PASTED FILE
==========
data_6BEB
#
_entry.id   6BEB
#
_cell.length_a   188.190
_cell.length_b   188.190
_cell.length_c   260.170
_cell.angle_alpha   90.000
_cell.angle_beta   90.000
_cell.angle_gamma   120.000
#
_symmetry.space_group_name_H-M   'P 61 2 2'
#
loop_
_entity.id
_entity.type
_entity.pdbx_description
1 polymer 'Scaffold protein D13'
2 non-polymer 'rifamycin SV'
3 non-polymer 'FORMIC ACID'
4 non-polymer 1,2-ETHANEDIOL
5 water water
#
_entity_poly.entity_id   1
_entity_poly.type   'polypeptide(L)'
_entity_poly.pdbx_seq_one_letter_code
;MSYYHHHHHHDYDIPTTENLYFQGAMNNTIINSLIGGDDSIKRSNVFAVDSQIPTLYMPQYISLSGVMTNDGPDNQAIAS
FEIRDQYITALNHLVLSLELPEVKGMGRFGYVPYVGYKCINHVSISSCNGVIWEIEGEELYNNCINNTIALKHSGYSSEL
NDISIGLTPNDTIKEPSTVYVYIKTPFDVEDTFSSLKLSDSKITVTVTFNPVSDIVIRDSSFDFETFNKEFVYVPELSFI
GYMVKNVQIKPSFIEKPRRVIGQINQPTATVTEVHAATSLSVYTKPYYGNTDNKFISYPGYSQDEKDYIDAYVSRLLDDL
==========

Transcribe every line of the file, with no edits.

data_6BEB
#
_entry.id   6BEB
#
_cell.length_a   188.190
_cell.length_b   188.190
_cell.length_c   260.170
_cell.angle_alpha   90.000
_cell.angle_beta   90.000
_cell.angle_gamma   120.000
#
_symmetry.space_group_name_H-M   'P 61 2 2'
#
loop_
_entity.id
_entity.type
_entity.pdbx_description
1 polymer 'Scaffold protein D13'
2 non-polymer 'rifamycin SV'
3 non-polymer 'FORMIC ACID'
4 non-polymer 1,2-ETHANEDIOL
5 water water
#
_entity_poly.entity_id   1
_entity_poly.type   'polypeptide(L)'
_entity_poly.pdbx_seq_one_letter_code
;MSYYHHHHHHDYDIPTTENLYFQGAMNNTIINSLIGGDDSIKRSNVFAVDSQIPTLYMPQYISLSGVMTNDGPDNQAIAS
FEIRDQYITALNHLVLSLELPEVKGMGRFGYVPYVGYKCINHVSISSCNGVIWEIEGEELYNNCINNTIALKHSGYSSEL
NDISIGLTPNDTIKEPSTVYVYIKTPFDVEDTFSSLKLSDSKITVTVTFNPVSDIVIRDSSFDFETFNKEFVYVPELSFI
GYMVKNVQIKPSFIEKPRRVIGQINQPTATVTEVHAATSLSVYTKPYYGNTDNKFISYPGYSQDEKDYIDAYVSRLLDDL